While the Tehreek-e-Taliban Pakistan’s vicious assault on the Karachi airport was still underway, the same television networks that were beaming it into our living rooms, also started speculating about the Indian involvement in the episode. Conspiracy mongering has become a manifestation of the morbid denial and rationalisation of the problems largely of Pakistan’s own making and helps sustain an artificial self-respect while keeping the genuine national concern and anxiety — which normally should have kicked in — in check or at bay.
The national pastime of weaving conspiracy theories perhaps has its origins in how the newly independent Pakistan defined the state’s creed and its domestic, regional and international priorities. In the words of Quaid-e-Azam Muhammad Ali Jinnah, the British, ostensibly in collusion with the ‘Hindus’, gave him a “moth-eaten” Pakistan. A sense of victimhood in the Quaid’s words is unmistakable. There, indeed, were real issues emanating from the 1947 partition, such as the Radcliffe Line, division of assets and liabilities, and the communal rioting that contributed to this sense of betrayal.
The Baloch and Pashtun areas, which were induced to join the union through coercive and controversial tactics, respectively, were never treated as equal by the ostensible ‘core state’. They were viewed, instead, with suspicion. Rather than dealing with their political grievances in a mature manner, the state felt insecure vis-à-vis the Baloch and Pashtun nationalists.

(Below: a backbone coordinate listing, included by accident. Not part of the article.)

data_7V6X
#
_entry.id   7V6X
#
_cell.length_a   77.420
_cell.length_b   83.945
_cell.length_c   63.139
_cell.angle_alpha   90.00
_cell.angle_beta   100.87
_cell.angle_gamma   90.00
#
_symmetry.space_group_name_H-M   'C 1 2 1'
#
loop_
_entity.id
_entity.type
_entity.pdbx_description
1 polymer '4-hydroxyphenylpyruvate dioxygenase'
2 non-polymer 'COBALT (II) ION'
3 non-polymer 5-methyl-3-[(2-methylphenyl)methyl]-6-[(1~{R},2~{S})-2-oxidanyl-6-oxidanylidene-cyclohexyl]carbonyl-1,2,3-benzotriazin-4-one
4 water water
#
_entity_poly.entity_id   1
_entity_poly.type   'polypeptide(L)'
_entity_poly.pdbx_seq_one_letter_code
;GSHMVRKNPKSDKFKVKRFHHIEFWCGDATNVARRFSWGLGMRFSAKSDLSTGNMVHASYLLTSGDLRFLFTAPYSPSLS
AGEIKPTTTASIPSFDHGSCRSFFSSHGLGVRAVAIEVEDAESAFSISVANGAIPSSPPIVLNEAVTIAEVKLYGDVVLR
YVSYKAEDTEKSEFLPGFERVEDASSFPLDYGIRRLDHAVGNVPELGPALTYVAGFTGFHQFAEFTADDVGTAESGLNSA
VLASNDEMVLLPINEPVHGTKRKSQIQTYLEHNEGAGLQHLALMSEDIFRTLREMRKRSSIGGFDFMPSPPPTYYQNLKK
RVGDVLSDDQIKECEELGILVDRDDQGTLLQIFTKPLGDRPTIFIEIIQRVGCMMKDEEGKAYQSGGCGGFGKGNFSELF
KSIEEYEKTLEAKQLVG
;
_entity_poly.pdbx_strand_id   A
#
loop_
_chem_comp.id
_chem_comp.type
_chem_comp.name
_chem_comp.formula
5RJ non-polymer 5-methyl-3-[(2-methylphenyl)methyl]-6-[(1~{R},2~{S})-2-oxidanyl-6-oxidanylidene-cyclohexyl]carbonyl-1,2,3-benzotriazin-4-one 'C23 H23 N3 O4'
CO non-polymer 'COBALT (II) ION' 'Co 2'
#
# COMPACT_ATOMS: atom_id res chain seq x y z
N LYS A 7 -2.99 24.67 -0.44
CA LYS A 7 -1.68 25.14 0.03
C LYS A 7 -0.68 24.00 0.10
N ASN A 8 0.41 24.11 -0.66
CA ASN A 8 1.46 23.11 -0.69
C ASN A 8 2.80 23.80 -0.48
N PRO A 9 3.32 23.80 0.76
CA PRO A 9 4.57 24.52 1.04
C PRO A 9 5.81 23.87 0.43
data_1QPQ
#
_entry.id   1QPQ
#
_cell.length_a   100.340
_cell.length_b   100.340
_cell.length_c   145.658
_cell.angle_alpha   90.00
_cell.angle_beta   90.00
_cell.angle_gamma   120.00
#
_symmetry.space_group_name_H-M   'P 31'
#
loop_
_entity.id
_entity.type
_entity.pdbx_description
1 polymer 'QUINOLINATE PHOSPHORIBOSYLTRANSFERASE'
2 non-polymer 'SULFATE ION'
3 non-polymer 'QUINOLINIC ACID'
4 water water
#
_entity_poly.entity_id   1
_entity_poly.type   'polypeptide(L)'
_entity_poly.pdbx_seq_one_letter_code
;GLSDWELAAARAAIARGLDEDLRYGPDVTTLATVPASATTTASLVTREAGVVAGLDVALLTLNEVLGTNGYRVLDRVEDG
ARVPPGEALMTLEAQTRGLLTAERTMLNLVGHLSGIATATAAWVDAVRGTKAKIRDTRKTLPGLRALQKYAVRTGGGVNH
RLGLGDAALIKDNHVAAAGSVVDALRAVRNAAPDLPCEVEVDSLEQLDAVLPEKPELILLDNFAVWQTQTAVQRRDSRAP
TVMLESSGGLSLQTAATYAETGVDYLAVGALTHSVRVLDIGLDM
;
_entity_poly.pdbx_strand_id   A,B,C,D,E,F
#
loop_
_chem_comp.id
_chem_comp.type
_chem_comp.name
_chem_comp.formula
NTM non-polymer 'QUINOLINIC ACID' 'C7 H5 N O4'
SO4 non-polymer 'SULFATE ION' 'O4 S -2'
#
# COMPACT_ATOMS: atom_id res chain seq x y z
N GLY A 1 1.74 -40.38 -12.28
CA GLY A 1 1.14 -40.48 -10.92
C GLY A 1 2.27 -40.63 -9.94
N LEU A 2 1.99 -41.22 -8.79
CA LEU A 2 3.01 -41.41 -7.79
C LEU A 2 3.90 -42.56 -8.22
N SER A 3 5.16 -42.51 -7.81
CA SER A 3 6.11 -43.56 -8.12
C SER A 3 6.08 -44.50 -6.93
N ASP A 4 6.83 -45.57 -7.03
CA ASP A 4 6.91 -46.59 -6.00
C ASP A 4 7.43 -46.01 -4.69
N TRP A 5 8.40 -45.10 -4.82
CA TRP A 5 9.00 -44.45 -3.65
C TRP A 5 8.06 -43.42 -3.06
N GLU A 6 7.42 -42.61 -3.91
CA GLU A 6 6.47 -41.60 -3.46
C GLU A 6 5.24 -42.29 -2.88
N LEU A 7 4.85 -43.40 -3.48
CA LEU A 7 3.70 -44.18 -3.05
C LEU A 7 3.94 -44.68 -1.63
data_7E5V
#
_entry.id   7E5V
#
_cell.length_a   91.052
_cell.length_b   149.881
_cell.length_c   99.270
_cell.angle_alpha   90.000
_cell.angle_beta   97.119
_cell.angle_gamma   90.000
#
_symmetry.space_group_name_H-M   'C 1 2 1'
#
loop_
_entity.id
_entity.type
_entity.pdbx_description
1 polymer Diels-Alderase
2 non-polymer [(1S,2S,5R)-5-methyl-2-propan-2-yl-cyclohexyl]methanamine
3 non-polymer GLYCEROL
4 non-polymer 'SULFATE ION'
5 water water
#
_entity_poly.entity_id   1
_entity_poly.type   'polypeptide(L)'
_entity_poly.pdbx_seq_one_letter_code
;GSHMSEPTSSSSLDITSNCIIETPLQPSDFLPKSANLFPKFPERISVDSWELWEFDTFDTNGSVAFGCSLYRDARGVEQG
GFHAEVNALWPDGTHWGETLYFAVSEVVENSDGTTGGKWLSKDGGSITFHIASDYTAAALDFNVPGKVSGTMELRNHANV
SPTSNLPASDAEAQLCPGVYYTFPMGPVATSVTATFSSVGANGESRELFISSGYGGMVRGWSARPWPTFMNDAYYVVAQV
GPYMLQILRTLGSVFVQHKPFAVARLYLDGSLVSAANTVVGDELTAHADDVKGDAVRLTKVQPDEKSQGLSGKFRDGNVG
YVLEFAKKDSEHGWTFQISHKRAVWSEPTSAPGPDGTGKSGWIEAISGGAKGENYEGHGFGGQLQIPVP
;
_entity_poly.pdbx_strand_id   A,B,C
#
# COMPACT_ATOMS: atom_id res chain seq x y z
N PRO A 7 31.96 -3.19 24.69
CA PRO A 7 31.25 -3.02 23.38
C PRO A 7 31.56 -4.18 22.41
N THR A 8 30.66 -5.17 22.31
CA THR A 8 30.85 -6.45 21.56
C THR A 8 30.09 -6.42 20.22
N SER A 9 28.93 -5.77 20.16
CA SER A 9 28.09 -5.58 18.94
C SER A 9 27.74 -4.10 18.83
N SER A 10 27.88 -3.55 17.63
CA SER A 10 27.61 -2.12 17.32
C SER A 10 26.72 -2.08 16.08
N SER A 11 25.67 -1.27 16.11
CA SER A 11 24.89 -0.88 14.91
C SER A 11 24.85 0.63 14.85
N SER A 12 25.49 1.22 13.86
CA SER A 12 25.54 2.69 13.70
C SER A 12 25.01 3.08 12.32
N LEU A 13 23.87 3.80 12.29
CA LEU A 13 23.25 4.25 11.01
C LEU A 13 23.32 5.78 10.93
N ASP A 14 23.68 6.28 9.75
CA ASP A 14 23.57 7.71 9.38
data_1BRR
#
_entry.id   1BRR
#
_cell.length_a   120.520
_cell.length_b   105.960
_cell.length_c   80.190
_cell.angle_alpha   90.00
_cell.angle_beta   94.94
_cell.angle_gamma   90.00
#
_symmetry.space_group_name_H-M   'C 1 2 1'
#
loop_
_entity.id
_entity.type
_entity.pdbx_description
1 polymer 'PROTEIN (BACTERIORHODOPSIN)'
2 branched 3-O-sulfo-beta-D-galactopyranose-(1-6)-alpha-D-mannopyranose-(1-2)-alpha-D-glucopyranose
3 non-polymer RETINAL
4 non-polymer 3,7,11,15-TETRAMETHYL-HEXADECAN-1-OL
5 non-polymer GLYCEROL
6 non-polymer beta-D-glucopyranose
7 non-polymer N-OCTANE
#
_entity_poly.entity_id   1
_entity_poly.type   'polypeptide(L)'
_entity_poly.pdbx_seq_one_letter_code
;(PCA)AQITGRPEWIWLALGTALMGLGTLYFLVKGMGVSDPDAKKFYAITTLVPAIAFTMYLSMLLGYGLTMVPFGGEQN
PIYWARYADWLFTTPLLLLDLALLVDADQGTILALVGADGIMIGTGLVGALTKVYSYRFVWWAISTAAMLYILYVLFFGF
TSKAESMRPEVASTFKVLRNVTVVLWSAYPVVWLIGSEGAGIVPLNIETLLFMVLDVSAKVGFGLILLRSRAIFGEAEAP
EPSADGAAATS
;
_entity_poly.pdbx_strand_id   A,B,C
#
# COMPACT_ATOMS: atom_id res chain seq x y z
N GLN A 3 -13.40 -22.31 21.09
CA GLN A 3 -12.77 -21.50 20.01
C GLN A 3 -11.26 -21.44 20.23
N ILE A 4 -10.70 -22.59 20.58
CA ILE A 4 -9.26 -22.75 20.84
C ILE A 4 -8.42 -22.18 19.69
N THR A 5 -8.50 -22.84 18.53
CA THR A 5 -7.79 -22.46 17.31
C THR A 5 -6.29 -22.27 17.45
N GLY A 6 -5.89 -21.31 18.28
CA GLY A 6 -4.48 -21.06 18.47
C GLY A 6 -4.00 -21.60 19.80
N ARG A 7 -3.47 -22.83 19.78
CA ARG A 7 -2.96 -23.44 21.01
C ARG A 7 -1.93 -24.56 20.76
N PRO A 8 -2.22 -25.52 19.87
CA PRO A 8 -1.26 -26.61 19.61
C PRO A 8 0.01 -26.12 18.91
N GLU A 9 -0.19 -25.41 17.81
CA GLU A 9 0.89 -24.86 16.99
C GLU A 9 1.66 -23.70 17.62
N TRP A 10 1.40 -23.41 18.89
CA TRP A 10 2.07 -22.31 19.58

A realistic assessment would have been that the partition was going to be a very messy divorce, which entails all the bickering and bloodshed that it did. Unfortunately, the thought that became the Grundnorm of the new country was part reality and part myth. The country’s earliest leadership chose to frame its problems with India, and within their own new borders, in an ideological context, the bedrock of which was the Two Nation Theory (TNT).
While the TNT politically proclaimed that the Muslims of India were a national entity distinct from their Hindu compatriots, the theory’s undertones implied that they were also a ‘superior’ nation. The twin delusions of paranoia and grandeur that Pakistan labours under today have their origin in this superiority complex coupled with a sense of getting wronged by an ‘inferior’ people. The acronymic neologism Pakistan — the land of the pure — is perhaps unique in the world even today.
Combine that with the other descriptions used for the country, such as Mumlikat-e-Khudadad, i.e., a God-given state and the complex becomes a dogma replete with a claim to being the divinely chosen ones. The syndrome was, however, not complete till the name of its purpose-built capital, Islamabad (the city of Islam), was added to it by an otherwise secular military man, the Field Marshal Ayub Khan. The dogma that one has at hand, thus, is not anchored in the land that it was conceived for, but in religio-ideological thin air. In fact, anything tangibly indigenous was anathematised and shunned.